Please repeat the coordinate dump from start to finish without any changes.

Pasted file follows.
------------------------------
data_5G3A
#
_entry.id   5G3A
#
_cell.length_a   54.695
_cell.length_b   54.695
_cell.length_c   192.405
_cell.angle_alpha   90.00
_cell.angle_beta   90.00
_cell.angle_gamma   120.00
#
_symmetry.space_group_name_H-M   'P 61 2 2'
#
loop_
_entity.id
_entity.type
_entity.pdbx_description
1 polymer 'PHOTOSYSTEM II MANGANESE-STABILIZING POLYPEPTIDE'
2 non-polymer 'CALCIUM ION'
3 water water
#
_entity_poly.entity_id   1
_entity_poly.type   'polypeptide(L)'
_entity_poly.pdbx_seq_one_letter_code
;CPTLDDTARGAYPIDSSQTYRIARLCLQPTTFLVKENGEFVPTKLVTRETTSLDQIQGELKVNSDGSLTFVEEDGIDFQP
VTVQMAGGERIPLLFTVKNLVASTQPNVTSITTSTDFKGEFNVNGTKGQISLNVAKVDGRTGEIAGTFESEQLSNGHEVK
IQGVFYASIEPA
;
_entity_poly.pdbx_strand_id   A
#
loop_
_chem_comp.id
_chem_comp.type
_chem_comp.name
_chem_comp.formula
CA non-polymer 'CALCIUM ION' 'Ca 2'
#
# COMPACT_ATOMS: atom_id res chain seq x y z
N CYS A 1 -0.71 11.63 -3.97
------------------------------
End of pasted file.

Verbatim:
data_5G3A
#
_entry.id   5G3A
#
_cell.length_a   54.695
_cell.length_b   54.695
_cell.length_c   192.405
_cell.angle_alpha   90.00
_cell.angle_beta   90.00
_cell.angle_gamma   120.00
#
_symmetry.space_group_name_H-M   'P 61 2 2'
#
loop_
_entity.id
_entity.type
_entity.pdbx_description
1 polymer 'PHOTOSYSTEM II MANGANESE-STABILIZING POLYPEPTIDE'
2 non-polymer 'CALCIUM ION'
3 water water
#
_entity_poly.entity_id   1
_entity_poly.type   'polypeptide(L)'
_entity_poly.pdbx_seq_one_letter_code
;CPTLDDTARGAYPIDSSQTYRIARLCLQPTTFLVKENGEFVPTKLVTRETTSLDQIQGELKVNSDGSLTFVEEDGIDFQP
VTVQMAGGERIPLLFTVKNLVASTQPNVTSITTSTDFKGEFNVNGTKGQISLNVAKVDGRTGEIAGTFESEQLSNGHEVK
IQGVFYASIEPA
;
_entity_poly.pdbx_strand_id   A
#
loop_
_chem_comp.id
_chem_comp.type
_chem_comp.name
_chem_comp.formula
CA non-polymer 'CALCIUM ION' 'Ca 2'
#
# COMPACT_ATOMS: atom_id res chain seq x y z
N CYS A 1 -0.71 11.63 -3.97